Zeljko Glasnovic at
the Australian War Memorial, September 2018
standing in front the War Memorial’s exhibit
of Tom Starcevich, Australian Victoria Cross recipient of Croatian descent

What do you think are the main deficiencies in the non-functioning of the Croatian state apparatus?

– Croatia must professionalise its administration and its public governance. It must have functional institutions that would implement laws. Independent judiciary that would guarantee safety in the administration of law must exist. There is nothing without safety in the administration of law. And that is where we must start. Unfortunately, the old Balkan brigand saying, which says ‘work little steal hard’, has remained in the Croatian blood. They take pleasure from deceiving the country. However, the biggest barrier for Croatia as a country is the communist mental heritage. It has completely demolished the moral and ethical values of the Croatian society, as does the Croatian media that systematically blocks all critical news. There is no democratically Christian and truly conservative media in Croatia. We do not have a truly Croatian television or something that would connect Croatians from the diaspora to the homeland. Recently, the state television has commenced broadcasting the so-called Fifth channel for Croatians outside the homeland. And all one can see there are repeats of old opuses and series but there are no concrete things to address the questions for the Croatian emigration such as postal voting, getting rid of double taxation etc.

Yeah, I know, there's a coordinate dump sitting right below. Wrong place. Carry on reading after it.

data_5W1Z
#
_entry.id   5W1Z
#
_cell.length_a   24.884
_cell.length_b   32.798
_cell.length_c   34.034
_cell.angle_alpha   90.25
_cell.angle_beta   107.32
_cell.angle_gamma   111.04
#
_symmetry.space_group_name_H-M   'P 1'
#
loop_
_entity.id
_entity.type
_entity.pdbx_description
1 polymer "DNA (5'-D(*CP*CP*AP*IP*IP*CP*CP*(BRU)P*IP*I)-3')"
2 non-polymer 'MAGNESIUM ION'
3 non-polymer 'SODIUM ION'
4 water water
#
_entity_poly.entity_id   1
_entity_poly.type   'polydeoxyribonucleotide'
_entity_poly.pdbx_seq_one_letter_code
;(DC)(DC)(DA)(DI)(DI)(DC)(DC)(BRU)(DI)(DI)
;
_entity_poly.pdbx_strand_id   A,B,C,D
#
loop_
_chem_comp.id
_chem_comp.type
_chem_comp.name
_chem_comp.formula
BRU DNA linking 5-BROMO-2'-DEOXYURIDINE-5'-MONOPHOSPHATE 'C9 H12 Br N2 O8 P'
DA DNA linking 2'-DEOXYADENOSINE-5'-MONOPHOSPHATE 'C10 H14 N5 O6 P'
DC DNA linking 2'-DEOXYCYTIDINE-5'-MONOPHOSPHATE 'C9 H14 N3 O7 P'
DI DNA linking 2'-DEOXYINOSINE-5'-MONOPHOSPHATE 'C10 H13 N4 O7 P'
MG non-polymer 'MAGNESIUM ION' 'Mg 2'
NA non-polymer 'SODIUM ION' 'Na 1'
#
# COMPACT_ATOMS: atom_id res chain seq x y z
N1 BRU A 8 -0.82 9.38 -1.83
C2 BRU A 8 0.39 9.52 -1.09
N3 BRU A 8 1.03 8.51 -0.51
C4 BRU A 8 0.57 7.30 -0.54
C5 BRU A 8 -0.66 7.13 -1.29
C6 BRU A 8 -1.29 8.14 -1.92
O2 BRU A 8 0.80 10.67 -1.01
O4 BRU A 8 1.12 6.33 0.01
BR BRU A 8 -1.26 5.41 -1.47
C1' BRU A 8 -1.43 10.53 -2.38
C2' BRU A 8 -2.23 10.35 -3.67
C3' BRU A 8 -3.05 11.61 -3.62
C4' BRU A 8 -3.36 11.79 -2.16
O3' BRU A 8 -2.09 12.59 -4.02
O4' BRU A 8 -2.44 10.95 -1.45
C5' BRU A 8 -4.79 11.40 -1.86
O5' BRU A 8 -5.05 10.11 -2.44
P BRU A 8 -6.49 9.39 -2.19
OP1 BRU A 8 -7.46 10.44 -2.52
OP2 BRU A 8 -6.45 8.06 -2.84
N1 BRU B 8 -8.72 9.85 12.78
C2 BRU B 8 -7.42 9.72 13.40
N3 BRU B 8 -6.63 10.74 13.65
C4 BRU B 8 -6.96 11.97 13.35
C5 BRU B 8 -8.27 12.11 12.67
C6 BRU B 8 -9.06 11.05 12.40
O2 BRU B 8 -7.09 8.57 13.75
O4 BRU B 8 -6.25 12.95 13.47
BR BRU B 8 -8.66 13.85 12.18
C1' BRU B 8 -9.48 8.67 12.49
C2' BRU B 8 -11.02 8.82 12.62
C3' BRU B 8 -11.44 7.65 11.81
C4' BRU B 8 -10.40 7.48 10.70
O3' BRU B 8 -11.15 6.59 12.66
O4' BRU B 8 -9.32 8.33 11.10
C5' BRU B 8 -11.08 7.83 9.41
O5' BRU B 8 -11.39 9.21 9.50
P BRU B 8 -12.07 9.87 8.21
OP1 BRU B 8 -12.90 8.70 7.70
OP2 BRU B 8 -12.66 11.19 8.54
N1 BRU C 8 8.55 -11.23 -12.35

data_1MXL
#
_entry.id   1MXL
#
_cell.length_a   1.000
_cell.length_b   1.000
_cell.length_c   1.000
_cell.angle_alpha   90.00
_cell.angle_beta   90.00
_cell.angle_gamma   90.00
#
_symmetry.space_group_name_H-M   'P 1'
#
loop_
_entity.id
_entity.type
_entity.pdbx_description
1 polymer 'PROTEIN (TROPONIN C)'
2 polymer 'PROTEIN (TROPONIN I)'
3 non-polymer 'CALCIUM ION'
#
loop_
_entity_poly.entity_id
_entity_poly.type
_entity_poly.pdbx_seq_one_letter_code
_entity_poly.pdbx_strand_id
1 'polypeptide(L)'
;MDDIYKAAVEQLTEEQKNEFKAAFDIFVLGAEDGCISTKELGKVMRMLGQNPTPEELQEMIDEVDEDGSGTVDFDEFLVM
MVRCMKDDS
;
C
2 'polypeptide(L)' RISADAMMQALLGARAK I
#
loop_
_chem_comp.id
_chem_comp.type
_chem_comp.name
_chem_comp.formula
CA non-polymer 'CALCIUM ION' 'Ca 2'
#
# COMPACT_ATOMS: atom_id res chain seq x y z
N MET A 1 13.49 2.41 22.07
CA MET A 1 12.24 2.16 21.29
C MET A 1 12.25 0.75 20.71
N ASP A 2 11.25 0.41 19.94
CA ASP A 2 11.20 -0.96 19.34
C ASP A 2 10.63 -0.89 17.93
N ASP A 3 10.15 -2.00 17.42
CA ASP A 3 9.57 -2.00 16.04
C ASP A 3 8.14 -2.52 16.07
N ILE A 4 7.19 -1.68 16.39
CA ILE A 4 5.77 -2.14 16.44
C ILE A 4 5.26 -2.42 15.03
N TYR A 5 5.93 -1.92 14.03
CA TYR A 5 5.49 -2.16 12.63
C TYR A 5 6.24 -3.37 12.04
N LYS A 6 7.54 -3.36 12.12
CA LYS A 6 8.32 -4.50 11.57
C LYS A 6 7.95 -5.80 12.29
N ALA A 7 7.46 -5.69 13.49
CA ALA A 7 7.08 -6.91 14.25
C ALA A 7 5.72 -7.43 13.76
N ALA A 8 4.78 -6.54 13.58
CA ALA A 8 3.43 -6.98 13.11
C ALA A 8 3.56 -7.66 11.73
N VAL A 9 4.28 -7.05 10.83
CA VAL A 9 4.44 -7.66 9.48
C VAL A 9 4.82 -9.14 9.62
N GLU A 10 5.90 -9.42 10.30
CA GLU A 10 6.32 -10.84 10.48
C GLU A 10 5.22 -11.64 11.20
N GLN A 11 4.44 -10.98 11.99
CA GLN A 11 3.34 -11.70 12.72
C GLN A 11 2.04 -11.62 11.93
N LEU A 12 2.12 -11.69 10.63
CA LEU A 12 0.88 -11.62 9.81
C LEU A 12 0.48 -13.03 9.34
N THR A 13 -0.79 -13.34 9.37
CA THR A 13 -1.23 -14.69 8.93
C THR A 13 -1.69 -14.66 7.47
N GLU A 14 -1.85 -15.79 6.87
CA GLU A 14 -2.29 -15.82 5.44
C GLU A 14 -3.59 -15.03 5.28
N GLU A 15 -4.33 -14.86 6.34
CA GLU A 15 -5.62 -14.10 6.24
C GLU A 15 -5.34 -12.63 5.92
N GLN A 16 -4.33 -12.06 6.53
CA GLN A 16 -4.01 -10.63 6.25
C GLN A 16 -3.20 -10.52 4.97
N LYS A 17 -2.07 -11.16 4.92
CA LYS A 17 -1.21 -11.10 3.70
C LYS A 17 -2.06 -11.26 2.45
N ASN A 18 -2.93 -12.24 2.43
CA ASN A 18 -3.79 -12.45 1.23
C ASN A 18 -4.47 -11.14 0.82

Why is it so?

– Because the left and the right UDBA wing doesn’t want that. Because they want to remain endangered by the Croatian émigrés, they’re scared of their monetary power and the knowledge they have accumulated while living abroad, in the world. And these people (living abroad) carry Croatia in their hearts. The Croatian diaspora is the largest business branch that invests into Croatia every year more that the whole lot of the foreign investments. It was like that during the 1970’s and it is so today. Croatians from the diaspora are as undesirable in the homeland just as, I often say, a Pork steak is at a Jewish wedding. But, it can’t go on like this for much longer. Croatians in the diaspora need not despair but fight for Croatia and for their own people in Bosnia and Herzegovina. Because, if it wasn’t for Croatians from Bosnia and Herzegovina and the four Croatian Defence Council (HVO) assembly regions we would not have a Croatian state today.